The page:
More recently, South Africa’s participation in peacekeeping operations has visibly decreased – both at the UN and AU levels. This year, the number of South African uniformed personnel deployed to peace operations reached the lowest level since the early 2000s, following the withdrawal of its soldiers from Darfur, Sudan.
Regarding longer-term approaches to conflict prevention, South Africa has been less consistent in its structural support to addressing root causes of conflict. South Africa might have played a pivotal role in the transitional processes of Burundi and the DRC in the early 2000s, but its voice and role in the 2015 Burundi election crisis and the looming political crisis in the DRC have been less evident. It has also been far more reactive than proactive in developing conflict prevention responses, and its responses often had a limited time-span.
In principle, South Africa’s foreign policy still acknowledges that diverse responses must be implemented as part of its efforts to prevent conflicts. The draft white paper on foreign policy directly acknowledges links between development and peace, where it stipulates that intra-state conflicts continue to frustrate sustainable development in Africa.
In practice, however, South Africa must unpack and clarify its various conflict prevention narratives: from engagement and support to political processes and dialogue, to the deployment of peacekeepers and support to peacebuilding processes.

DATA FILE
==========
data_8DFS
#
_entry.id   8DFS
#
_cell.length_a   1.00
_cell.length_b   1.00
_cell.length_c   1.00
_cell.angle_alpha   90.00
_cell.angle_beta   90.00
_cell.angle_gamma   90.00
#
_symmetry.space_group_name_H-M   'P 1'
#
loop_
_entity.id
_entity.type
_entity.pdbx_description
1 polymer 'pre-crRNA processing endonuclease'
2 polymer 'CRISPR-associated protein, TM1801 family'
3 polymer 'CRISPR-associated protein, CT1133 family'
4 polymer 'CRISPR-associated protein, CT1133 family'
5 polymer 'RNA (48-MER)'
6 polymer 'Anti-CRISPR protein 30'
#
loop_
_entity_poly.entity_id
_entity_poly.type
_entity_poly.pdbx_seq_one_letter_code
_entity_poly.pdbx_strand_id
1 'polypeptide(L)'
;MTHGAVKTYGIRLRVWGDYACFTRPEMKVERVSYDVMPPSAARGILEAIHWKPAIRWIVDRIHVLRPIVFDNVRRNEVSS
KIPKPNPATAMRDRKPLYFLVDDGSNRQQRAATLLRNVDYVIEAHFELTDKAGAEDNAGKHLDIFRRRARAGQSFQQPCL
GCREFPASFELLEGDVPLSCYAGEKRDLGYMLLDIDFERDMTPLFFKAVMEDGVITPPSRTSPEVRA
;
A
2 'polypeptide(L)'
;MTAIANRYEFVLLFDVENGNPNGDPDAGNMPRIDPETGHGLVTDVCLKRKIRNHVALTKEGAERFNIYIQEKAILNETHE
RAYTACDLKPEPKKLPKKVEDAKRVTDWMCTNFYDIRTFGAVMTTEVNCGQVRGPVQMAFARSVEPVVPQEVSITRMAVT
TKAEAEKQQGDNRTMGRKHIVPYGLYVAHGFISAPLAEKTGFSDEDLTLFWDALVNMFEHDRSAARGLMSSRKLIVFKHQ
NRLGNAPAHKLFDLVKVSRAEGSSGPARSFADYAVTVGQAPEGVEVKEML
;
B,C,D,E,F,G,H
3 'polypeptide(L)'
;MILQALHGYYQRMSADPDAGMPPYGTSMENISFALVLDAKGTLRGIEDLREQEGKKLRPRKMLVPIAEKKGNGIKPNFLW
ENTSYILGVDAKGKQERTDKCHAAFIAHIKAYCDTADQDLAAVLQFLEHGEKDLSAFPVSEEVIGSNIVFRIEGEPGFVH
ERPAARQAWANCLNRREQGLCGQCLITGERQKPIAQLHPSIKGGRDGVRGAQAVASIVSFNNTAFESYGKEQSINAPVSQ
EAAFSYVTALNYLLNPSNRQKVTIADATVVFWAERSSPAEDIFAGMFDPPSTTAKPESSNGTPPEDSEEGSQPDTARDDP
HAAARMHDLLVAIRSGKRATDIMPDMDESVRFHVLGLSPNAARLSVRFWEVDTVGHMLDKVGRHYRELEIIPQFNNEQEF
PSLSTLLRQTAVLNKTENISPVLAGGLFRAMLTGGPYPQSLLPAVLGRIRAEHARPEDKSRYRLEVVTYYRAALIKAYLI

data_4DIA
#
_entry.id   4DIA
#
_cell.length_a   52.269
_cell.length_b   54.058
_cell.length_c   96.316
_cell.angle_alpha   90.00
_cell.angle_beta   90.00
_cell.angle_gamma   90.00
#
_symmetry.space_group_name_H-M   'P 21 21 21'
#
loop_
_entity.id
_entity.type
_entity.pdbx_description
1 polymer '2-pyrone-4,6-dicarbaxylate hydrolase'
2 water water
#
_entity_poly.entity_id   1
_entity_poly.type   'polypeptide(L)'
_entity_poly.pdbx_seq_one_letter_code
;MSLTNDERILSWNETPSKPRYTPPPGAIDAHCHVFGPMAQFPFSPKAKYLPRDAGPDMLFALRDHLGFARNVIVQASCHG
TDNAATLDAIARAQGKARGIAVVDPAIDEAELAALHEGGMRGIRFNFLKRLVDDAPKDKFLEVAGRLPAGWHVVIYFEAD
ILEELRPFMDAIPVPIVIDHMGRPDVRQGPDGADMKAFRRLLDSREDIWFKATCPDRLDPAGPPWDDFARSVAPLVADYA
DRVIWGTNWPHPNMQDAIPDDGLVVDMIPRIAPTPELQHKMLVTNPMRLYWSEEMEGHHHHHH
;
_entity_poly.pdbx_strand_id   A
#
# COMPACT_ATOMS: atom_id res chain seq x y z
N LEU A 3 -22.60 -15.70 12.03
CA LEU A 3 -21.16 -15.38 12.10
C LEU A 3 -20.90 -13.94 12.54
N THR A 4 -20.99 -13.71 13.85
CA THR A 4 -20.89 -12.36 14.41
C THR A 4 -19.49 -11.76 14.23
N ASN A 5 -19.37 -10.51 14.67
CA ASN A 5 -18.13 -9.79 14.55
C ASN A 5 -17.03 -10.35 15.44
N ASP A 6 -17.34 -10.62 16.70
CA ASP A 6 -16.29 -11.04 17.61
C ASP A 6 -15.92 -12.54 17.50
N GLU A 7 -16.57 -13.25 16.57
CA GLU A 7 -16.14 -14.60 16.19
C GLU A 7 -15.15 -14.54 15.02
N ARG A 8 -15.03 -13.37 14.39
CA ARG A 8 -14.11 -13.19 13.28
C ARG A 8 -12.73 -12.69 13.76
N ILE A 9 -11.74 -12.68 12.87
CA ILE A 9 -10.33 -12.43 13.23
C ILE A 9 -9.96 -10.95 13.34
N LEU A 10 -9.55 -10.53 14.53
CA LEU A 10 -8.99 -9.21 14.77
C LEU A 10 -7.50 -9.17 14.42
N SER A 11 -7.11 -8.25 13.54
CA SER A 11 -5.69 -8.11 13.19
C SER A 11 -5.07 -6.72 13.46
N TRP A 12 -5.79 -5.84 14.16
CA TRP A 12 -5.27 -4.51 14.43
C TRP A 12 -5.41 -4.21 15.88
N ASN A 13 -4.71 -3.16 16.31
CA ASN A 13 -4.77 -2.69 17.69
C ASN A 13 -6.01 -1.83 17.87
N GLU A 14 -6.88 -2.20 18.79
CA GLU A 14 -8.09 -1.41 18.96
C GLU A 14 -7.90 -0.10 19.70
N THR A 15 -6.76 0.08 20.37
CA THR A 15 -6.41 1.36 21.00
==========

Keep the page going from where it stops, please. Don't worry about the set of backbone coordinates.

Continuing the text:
South Africa cannot do everything, and so it has to define where its strengths are. In this way, it will increase its focus and additionally show how specific engagements can work to prevent conflict.
South Africa’s role as a champion in conflict prevention has come under scrutiny. Peace and justice are fundamentally connected, forming a basis for structural and long-term responses that can truly help countries to sustain peace. Once a well-known advocate for measures on international justice, South Africa has since been widely criticised for notifying the United Nations (UN) Secretary-General of its intention to pull out of the International Criminal Court (ICC).
It is fair to say that South Africa’s peace operations and peacebuilding responses have delivered mixed results, and have not dealt effectively with emerging threats, nor enhanced the potential to achieve sustainable peace. For years, South Africa used its engagements in Burundi as a poster child in this regard. It now becomes clear that more could have been done to sustain its efforts and avoid the relapse of violence.
The 2015 reviews argue that the common confusion, fragmentation and ‘silos’ that typify responses to conflict are not just costly, but also reduce the overall impact of peace and security efforts. This is an important lesson for South Africa.
To increase its relevance, South Africa must identify a clear strategy, work with civil society and academia, gain trust and drive the solutions through multilateral organisations.
Countries often see engagement in conflict prevention as part of a pragmatic approach, where the international community is expected to do more, with fewer resources. As a result, countries like South Africa should play an active role in defining its own strategies for conflict prevention, reducing the risk of it becoming side-lined and underfunded at a global level.
Gustavo de Carvalho, Senior Researcher, and Kgalalelo Nganje, Intern, Peace Operations and Peacebuilding Division, ISS Pretoria
This ISS Today is partially based on discussions held at a seminar jointly organised by the ISS and the Danish Embassy in Pretoria, on 11 October 2016, entitled A New International Momentum for Conflict Prevention: Opportunities and Lessons from South Africa.